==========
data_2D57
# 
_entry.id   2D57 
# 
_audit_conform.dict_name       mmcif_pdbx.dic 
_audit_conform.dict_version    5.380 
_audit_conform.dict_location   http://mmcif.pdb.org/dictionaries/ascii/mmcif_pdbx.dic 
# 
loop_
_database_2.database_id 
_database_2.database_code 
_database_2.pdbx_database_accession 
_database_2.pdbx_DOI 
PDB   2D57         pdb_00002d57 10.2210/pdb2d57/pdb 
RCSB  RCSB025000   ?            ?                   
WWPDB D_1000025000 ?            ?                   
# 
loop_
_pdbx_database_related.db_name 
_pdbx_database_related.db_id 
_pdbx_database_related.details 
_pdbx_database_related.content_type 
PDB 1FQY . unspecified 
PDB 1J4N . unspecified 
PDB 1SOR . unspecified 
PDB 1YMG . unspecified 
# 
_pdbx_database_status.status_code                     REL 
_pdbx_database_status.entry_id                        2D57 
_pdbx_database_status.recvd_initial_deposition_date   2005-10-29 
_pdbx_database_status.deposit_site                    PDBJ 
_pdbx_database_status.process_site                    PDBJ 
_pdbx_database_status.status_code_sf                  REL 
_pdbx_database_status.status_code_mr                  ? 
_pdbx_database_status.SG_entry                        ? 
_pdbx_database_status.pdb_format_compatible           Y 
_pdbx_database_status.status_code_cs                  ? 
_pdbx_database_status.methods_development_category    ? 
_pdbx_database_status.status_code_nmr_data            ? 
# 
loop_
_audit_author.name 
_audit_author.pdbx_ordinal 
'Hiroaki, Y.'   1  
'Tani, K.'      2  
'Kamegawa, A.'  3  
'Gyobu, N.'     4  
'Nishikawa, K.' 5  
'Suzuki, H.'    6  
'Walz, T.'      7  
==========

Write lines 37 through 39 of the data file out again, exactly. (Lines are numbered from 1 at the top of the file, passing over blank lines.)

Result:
_pdbx_database_status.status_code_cs                  ? 
_pdbx_database_status.methods_development_category    ? 
_pdbx_database_status.status_code_nmr_data            ? 